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I was so focused on hearing I had cancer it was hard to think about what I could expect after surgery, she said. They talked a lot about side effects of the treatments but not about what would be happening to my body as I started to heal from the surgery.
At 47 when she had surgery, Sandy said she was only a few years away from menopause. Before surgery, I still had regular periods. I have to say, it is nice not to have periods anymore. I can wear white pants whenever I want!
Her most annoying side effects were hot flashes every hour and 50 minutes and a lack of good night sleep due to waking up so often. While a ceiling fan helps at night, Sandy recommended having an additional fan that blows over you to help cool you down.
What Causes Hot Flashes After A Hysterectomy
Declines and fluctuations in the level of the hormone estrogen after a hysterectomy affects the function of the body, especially the hypothalamus the part of the brain that regulates body temperature.
Falling estrogen levels caused by a hysterectomy can cause the hypothalamus to falsely detect an increased body temperature and release chemicals that make skin blood vessels dilate so that heat can be released and the body cooled down. This results in a hot flash.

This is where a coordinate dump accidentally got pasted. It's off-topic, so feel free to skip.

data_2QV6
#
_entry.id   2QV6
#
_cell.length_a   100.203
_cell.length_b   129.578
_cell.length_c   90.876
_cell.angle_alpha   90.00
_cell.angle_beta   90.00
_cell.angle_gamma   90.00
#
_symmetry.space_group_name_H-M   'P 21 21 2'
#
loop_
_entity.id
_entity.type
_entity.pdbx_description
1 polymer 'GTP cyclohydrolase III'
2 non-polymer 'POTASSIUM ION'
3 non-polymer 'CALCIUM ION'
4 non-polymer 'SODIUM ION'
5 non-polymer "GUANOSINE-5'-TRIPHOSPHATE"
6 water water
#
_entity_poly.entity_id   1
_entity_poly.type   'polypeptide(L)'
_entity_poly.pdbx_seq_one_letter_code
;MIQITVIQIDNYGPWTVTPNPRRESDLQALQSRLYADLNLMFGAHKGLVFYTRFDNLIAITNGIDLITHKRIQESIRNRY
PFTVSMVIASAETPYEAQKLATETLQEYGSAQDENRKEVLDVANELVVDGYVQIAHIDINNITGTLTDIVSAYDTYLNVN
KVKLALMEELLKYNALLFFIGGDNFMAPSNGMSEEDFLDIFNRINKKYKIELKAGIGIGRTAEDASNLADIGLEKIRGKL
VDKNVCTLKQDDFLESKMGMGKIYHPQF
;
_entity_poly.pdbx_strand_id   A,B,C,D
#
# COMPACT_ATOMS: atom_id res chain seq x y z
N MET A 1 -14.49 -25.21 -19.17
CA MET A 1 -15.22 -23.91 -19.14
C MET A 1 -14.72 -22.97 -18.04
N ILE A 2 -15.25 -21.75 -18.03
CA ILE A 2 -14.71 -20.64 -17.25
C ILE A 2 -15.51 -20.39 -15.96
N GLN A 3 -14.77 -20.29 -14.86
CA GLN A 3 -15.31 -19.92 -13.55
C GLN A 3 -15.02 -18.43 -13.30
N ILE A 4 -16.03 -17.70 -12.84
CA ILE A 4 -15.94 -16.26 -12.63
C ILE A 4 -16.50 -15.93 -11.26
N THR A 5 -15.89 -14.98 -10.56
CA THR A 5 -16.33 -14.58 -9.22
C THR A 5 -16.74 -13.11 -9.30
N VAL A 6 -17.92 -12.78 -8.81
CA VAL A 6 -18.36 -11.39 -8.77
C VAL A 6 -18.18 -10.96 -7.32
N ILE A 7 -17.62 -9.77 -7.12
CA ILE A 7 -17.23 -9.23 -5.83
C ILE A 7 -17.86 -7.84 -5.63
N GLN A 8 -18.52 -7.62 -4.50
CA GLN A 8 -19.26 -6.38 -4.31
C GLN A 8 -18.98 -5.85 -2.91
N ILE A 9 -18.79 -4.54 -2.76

Hot flashes and other menopausal symptoms usually subside when a woman is postmenopausal. Experiencing menopause that is induced by a hysterectomy can be a little different than natural menopause.
This is because when a woman naturally goes through menopause her body has more time to adjust as the levels of hormones in her body decrease. With a hysterectomy, the ovaries are removed, which is where estrogen is produced. This means there is a rapid cutoff of estrogen production which can result in more severe menopausal symptoms.
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What Resources Are Available For Those Going Through An Oophorectomy
An oophorectomy can be a scary procedure, especially if you are not done having children or are worried about menopause.
For this reason, it is important to work with a team of doctors who will recommend the best type of surgery for your conditionand also deal with the after-effects of an oophorectomy.
The Cleveland Clinic Center for Womens Health and Departments of Obstetrics and Gynecology and fertility specialists can provide more information and advice on oophorectomies.
The Surgery Itself: Getting Prepared